• Ask for more information if you need it

  • Take notes

There is extensive information about infertility available through the Internet. The following Web sites are reliable resources that may help provide additional information.

University of Wisconsin Department of Obstetrics and Gynecology 

The Reproductive Endocrinology and Infertility Program information can be found under Specialties – Reproductive Endocrinology. You will find out most recent outcome data (pregnancy rates) here as well as program information.

The Society for Assisted Reproductive Technology (SART) 

SART is responsible for collection and standardization of In Vitro Fertility treatment patient outcomes (pregnancy) and other data. The data is reported by clinic site. The website also has patient information on a wide variety of infertility issues.

RESOLVE 

ESOLVE is a national non-profit organization that for more than 20 years has assisted people in resolving their infertility by providing information, support and advocacy. 

The American Society for Reproductive Medicine (ASRM)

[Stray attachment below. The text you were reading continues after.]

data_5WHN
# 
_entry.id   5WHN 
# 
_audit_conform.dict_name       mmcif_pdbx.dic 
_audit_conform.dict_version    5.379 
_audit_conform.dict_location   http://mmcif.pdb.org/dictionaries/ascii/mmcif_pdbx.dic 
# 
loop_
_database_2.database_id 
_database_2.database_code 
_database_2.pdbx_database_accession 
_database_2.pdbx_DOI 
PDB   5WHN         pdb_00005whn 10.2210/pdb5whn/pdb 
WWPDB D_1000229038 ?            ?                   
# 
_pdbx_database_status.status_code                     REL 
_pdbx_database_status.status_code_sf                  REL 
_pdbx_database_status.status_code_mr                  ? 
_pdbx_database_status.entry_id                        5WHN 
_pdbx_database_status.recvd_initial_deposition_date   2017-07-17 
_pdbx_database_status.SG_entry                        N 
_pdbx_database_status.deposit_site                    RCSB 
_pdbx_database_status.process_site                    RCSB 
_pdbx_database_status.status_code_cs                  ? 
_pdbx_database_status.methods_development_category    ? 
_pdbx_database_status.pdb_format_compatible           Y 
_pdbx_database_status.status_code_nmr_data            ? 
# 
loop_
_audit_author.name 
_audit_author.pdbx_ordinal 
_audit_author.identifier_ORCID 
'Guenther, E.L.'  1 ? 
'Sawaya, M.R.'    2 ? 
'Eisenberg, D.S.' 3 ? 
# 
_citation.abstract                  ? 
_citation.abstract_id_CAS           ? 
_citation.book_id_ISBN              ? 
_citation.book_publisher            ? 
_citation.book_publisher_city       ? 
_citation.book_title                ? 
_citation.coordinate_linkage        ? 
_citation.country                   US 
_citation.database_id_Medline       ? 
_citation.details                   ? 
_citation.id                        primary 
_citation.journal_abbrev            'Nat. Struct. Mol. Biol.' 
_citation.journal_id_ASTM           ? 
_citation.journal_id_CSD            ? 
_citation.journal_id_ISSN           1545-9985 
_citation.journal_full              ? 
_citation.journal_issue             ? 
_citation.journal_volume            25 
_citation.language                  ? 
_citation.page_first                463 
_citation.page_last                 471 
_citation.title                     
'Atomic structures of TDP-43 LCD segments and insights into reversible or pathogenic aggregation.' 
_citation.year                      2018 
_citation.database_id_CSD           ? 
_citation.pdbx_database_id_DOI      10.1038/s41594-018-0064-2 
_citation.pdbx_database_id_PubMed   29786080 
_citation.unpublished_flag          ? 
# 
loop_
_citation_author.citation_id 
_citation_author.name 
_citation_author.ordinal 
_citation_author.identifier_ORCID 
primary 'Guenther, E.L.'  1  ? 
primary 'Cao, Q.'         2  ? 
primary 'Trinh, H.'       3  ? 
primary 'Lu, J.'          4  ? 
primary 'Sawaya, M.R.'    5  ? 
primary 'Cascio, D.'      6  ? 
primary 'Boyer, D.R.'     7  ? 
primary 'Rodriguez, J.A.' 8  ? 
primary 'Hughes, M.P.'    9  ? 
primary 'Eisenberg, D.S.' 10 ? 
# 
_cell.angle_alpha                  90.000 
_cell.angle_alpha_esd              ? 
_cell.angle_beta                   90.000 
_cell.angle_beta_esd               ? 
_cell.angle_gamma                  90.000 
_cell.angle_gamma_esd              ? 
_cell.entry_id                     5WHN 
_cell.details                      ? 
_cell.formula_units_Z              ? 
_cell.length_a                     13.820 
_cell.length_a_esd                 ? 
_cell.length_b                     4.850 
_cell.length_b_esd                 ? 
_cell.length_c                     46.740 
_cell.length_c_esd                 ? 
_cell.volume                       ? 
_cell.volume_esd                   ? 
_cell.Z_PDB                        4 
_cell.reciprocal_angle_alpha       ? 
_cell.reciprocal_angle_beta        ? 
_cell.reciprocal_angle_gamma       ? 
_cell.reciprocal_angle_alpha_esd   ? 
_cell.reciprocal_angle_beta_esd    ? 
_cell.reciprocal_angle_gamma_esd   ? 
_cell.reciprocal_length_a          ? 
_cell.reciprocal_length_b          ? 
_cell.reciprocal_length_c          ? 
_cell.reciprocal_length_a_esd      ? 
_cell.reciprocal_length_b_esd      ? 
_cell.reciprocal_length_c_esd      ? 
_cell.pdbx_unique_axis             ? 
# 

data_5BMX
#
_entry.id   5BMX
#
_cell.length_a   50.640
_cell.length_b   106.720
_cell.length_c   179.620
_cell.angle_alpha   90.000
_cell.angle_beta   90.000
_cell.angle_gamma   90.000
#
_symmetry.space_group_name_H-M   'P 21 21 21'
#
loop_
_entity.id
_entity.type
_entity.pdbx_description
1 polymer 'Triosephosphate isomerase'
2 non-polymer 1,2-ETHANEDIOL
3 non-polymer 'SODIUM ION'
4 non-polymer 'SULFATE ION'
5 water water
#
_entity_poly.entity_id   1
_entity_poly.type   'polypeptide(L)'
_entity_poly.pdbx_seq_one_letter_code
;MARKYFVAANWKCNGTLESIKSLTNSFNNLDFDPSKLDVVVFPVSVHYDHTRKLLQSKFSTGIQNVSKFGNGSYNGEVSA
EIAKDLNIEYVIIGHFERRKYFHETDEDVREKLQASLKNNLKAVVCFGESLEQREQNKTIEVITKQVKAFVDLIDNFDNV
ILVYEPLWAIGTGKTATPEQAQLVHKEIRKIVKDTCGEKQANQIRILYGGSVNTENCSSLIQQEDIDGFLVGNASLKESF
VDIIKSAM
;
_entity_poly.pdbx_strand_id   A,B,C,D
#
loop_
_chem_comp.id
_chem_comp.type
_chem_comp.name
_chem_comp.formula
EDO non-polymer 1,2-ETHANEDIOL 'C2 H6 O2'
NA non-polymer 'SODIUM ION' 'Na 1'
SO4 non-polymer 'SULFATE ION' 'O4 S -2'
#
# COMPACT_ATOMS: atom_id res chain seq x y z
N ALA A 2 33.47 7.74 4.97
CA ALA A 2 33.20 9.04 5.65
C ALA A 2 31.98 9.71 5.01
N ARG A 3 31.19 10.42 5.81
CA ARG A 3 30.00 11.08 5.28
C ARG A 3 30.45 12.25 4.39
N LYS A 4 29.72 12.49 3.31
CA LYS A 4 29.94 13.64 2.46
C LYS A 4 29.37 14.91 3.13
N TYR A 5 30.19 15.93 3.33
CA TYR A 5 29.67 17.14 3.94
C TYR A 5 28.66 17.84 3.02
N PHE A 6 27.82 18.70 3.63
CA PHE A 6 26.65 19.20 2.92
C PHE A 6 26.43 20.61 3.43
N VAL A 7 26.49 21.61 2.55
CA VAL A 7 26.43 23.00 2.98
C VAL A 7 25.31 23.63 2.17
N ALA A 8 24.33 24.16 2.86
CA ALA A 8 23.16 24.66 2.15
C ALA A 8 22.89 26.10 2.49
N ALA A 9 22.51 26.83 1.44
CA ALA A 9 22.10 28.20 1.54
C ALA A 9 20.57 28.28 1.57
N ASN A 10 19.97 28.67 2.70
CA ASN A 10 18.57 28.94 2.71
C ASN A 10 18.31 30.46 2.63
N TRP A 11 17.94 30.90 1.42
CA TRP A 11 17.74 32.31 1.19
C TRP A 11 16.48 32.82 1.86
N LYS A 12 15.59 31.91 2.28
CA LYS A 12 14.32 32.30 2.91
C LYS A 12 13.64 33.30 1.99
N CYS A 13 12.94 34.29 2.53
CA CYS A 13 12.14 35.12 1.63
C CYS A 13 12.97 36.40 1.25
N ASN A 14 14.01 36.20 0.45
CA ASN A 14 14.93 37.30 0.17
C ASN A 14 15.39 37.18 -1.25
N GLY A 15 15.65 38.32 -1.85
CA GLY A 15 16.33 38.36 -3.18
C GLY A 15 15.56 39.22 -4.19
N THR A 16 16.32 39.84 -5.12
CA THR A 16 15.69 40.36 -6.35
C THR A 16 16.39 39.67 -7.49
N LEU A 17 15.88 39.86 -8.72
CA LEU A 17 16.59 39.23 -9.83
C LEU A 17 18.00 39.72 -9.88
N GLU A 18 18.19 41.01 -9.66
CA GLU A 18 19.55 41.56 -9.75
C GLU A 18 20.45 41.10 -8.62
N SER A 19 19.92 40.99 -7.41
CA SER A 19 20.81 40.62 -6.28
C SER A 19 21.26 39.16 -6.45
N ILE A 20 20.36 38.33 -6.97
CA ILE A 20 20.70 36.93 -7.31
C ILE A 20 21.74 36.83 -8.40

The American Society for Reproductive Medicine (ASRM) is a nationally and internationally recognized leader for education and standards in reproductive medicine that produces comprehensive, easily downloadable fact sheets for the public.

ASRM is a resource to reproductive endocrinologists, obstetricians, gynecologists, urologists and basic scientists who treat and investigate problems of fertility, sterility and the physiology of reproduction. There are links to clinic locations and annual clinical outcomes are reported to the CDC (Centers for Disease Control). The website also offers information for patients on a variety of topics related to infertility. ASRM also operates ReproductiveFacts.org, a website with comprehensive, easily downloadable fact sheets for the public.  

The American Fertility Association (AFA)